I can’t remember the last time I saw an application for QR codes–those blocky black and white images you scan with your smartphone camera–that seemed in any way useful for normal human beings. (No offense to the guy who got one tattooed on his chest, but that ain’t normal.) So my hat is off to Steelcase for coming up with one in their Leap office chair, which has a QR code embedded tastefully in the armrest that, when snapped with your smartphone camera, launches a handy video teaching you how to configure the chair for optimal ergonomics. Here’s the video:
Granted, the clip is not exactly scintillating viewing material, but that’s not the point. The point is that every one of those damned “ergonomic” office chairs littering every office on earth (like the ubiquitous Aeron, or its many knock-offs) has about half a dozen rods and knobs sticking out of it and no obvious way of telling what the hell any of them do. Am I the only one who has plopped my ass into one of these things in a meeting, tried to adjust it, and accidentally sunk down to midget-height in front of my colleagues?
Steelcase’s Leap doesn’t look much different from any of the other “task chairs” currently cushioning the tushes of the world’s knowledge workers, but this simple, humane addition of a QR code sets it apart by miles in terms of usability. “We’ve spent years researching how people work and providing solutions that offer unprecedented levels of ergonomic support, but if the end user doesn’t know how to properly adjust their chair, those benefits aren’t fully realized,” says Mary Underwood, Seating Product Manager at Steelcase. “With the addition of QR codes, it’s almost like having a personal assistant ready to show you how your chair works.”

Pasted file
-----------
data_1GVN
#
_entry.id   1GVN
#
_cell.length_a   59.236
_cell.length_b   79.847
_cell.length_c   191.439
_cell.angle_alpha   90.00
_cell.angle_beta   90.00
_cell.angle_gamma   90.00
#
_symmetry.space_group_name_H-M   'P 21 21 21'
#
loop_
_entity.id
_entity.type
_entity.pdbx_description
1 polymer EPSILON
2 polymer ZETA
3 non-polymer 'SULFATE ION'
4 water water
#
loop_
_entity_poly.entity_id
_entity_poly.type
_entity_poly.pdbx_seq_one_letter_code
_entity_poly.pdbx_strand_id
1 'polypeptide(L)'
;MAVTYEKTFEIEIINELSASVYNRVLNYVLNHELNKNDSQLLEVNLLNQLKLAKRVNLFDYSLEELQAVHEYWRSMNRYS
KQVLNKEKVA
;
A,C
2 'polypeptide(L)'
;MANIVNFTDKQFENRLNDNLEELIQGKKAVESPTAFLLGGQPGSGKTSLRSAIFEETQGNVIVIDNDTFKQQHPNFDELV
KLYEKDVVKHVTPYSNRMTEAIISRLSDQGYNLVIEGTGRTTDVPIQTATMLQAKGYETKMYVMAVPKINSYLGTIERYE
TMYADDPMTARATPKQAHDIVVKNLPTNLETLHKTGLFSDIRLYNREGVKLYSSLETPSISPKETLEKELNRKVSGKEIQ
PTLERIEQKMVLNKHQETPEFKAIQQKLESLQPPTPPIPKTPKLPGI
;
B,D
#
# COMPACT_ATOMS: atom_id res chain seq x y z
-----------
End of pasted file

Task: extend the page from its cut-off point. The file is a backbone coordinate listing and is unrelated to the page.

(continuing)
Steelcase plans on including similar QR codes on its other task chairs as well, and the Leap will be released this fall. So lobby your office manager to get some now, before you head into the conference room to request that raise you’ve been wanting and accidentally make a fool of yourself.